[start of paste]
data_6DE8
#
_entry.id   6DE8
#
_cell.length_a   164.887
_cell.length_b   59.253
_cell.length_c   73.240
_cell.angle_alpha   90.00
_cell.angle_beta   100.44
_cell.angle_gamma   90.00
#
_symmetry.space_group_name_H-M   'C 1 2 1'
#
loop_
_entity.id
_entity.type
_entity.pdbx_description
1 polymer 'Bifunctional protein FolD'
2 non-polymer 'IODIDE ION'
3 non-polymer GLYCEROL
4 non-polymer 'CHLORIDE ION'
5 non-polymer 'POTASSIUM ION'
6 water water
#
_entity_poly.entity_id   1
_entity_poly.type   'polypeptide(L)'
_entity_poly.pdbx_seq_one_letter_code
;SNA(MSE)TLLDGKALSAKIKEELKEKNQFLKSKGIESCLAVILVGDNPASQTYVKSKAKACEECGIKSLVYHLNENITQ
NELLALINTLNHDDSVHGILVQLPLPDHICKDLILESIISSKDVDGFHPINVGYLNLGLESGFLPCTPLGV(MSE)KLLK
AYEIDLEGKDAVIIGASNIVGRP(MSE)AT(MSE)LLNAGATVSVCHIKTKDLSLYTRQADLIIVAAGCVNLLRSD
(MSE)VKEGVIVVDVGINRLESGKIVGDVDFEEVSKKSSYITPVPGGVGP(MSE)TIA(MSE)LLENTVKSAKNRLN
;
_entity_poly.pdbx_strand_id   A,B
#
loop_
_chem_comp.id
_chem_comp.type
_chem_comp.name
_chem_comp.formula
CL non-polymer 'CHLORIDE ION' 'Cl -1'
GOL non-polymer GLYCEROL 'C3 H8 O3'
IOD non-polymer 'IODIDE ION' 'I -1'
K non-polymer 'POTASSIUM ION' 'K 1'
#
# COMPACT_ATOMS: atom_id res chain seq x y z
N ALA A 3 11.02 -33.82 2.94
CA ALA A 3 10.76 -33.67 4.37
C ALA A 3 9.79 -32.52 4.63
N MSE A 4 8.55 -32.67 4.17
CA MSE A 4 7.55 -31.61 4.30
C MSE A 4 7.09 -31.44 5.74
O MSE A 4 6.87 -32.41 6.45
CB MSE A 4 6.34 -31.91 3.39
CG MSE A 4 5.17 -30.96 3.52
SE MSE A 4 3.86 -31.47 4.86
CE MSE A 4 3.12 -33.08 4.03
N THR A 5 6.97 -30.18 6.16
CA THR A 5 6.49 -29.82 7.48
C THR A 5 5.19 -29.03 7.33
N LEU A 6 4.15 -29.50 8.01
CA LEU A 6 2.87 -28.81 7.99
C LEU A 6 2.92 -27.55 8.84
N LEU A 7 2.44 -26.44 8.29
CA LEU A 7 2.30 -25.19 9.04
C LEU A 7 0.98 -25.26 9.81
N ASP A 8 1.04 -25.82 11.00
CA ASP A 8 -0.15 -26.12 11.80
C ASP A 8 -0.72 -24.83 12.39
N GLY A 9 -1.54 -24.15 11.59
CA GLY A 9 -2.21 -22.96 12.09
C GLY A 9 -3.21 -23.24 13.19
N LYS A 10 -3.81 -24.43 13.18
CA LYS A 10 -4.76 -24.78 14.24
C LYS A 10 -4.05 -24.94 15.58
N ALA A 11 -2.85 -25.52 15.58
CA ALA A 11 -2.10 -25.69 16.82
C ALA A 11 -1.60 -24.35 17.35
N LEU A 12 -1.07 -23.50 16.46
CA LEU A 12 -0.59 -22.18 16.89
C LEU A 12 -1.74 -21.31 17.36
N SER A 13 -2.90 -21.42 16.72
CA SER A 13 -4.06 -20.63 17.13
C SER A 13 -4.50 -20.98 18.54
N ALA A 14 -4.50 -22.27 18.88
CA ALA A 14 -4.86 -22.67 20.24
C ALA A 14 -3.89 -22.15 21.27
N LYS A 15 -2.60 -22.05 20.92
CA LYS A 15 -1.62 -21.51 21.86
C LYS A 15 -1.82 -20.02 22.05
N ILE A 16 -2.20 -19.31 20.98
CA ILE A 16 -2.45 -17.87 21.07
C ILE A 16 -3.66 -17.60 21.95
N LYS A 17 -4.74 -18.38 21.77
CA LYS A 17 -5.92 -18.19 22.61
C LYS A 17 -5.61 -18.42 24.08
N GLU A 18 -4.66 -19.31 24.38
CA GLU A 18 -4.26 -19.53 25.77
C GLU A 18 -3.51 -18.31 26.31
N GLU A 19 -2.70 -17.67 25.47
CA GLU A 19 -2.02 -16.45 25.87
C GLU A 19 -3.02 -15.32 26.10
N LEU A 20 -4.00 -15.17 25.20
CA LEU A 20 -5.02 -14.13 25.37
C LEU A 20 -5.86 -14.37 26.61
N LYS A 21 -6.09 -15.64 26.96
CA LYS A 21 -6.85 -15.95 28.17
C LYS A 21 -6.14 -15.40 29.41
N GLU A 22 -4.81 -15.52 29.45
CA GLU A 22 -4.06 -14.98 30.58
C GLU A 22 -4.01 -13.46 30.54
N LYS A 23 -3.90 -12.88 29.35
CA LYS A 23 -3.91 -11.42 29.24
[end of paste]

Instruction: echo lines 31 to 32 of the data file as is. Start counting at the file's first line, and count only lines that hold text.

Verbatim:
(MSE)VKEGVIVVDVGINRLESGKIVGDVDFEEVSKKSSYITPVPGGVGP(MSE)TIA(MSE)LLENTVKSAKNRLN
;